Thursday, June 21, 2007

Ain't that a bitch

I think I expected too much. I had grand visions of a huge stadium era stage setup, with Steven Tyler and Joe Perry prancing around like demi-Gods, resurrecting memories of Zeppelinsque proportions. Well, at least they pranced.

Though the sound was a little murky, the rhythm section comprising Joel Kramer on drums, Tom Hamilton on bass and Brad Witford on guitars were tighter than Devdas or atleast Amitabh Bachchan in Sharabi. And while this held the show and sound together, it also laid bare all the mistakes that were strewn around by the two frontmen. It was this rift that also led to a
very worrying vibe from the band. Then there was the strained sarcastic jibes being exchanged between Tyler and Perry, prompting the former to keep screaming, "Joe F**king Perry, Joe F**king Perry," ad nauseum and the latter to make some sharp jabs with his elbow.

Disturbingly, the photo pit was arranged in such a way that we had NO angles to shoot the the other three guys. Co-incidence? I think not.

Even given all those shenanigans, it would be a mistake for me to completely write off the performance. At least it wasn't Sir Elton John struggling to keep our eyes open as his plink plonked his way, all alone on stage, through a 2 hour set. When the formerly toxic twins let loose and surrendered themselves at the temple of rock, they created the kind of magic few musicians can summon with ease bordering on disdain. While Eat The Rich, Living On The Edge and Dream On evoked the bouncing headbanging hormones of my *ahem* younger days, it was the short blues set, featuring Baby Please Don't Go and Messin' Around sung by Perry after a token tribute to the Kamasutra (yes, they seemed to have imbibed our rich cultural heritage) that
really clinched it for me.

After listening to their last album, Honkin' On Bobo, I think these guys need to immerse themselves in the blues to be washed clean of shite like Just Push Play and Jaded. The song of the evening was a no-brainer. Living up to its name, Sweet Emotion dredged up just about any feeling possible for humans. Loud, lush and deliciously Aerosmith, with a trademark Perry vocoder solo, it could do no wrong. Missing in action were tracks like Rag Doll, Toys In The Attic, The Farm and teenybopper staples Crazy, Jamie's Got A Gun and Angel.

But it was still a fan's dream realised. Even if they did close with I Don't Want To Miss A Thing. And I almost licked Joe Perry's shoe.

Monday, June 18, 2007

say whaa???

Ever wanted to hear the voice of Che Guevara or Winston Churchill? Ever wanted to hear Neil Armstrong uttering his most famous words? It's all here for download - Free info society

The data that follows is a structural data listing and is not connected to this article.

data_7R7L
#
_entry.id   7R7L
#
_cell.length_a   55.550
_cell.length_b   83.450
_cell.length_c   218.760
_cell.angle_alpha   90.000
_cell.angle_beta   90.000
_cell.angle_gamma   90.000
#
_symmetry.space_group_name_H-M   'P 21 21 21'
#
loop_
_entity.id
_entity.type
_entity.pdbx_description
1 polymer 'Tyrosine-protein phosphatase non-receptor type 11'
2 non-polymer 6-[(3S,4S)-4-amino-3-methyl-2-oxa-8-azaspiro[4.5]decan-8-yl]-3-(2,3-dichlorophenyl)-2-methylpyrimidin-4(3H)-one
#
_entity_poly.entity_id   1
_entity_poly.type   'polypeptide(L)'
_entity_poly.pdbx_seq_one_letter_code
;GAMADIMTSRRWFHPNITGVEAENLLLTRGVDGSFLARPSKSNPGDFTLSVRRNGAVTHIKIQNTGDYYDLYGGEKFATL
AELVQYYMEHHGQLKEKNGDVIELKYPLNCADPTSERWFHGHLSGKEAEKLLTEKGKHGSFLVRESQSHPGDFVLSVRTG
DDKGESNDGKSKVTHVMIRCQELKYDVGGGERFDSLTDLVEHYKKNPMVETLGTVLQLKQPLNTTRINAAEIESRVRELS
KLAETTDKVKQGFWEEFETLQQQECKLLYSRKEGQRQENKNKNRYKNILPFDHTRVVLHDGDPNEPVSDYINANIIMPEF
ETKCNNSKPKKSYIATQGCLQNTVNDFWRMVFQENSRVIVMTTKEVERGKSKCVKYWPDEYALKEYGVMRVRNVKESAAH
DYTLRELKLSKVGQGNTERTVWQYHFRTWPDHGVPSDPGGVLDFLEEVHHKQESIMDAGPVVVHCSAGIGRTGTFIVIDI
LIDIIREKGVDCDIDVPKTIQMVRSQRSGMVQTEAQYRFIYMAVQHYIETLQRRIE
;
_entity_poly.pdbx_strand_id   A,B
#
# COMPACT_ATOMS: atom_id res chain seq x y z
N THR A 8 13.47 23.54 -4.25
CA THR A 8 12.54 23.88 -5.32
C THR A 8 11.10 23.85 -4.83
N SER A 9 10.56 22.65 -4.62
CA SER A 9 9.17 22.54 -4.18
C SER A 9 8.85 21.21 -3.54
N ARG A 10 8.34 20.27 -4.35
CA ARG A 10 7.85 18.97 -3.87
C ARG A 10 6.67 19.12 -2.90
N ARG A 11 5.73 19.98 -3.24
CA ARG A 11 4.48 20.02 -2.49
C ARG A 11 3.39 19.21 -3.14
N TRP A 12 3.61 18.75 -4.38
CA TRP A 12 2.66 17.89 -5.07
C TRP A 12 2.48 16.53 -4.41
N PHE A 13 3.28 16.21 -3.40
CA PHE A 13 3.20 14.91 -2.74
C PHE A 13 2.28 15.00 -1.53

They're all short clips that can be downloaded. Great for folks who like to do a little bit of mixing and electronica. Actually it's fun to listen to either way. Enjoy.

Wednesday, June 13, 2007

Hearts and Crafts

Two songs from two brinks of our country still ring in my head. The first, a Bengali song was sung by a woman pointing at an ever unravelling roll of canvas, releasing a riot of colours and folk art, of personified fish, semi-humans and demi-Gods. The second, in namma Kannada, was sung by a man staring pensively at his work depicting the yearly tug of the divine chariot. Art and song brewed together to serve up some manna for the soul.

Kala Madhyam decided to provide the plates. By bridging folk artists (most of whom practice dying ancient art forms) and urban society, KM manages to provide a source of income to these gifted but sometimes hapless poor artists. 70% of their earnings from providing paintings, handicrafts, bric-a-bracs, clothes and murals go to the artists. Of the remaining 30% KM pays for the travel, stay and raw materials of the artists. The remaining goes back into the machine. Think you can help?

Check out the details at KALA MADHYAM

Tuesday, June 12, 2007


Darkness their veil
The thirst their bane
Shadows and silhouettes
Murmurs of regret
For shunning death
A taste of immortality
Is all it takes
To grab the chalice
Of ruby red
And drink

Watch your thoughts
Keep sharp your eyes
As the shadow draws near
You won't know what hit you
Or whence it came
Greedy glint from the darkness
Then the pain
Sharp, then dull
Until the realisation
That it won't come again
Then you'll pray
For death
The release
From this curse
Until the smell of blood
Crosses your nostrils again.

Thursday, June 07, 2007

geet mala

Even after the advent of the idiot box in the early 80s, there was one radio show that my folks would never miss. Once a week the familiar glow would be replaced by a familiar crackle, followed by that voice we knew so well saying, "Halooooo, main hoon Ameen Sayani aur aap sun rahe hain Cibaca Geet Mala." When that voice suddenly has a face, clothes, polished shoes, white hair, huge frames for thick glasses and a neatly clipped moustache, it suddenly starts feeling like the twilight zone. But it wasn't. Here was the voice of Radio Ceylon, the voice of Vividh Bharathi, the voice of AIR, the voice of India. His humility is disarming, his accent flawless and he writes his own endorsement scripts in a scrawled mixture of Hindi, Urdu and English. A part of me fell in love with this charming man. The part that grew up listening to him.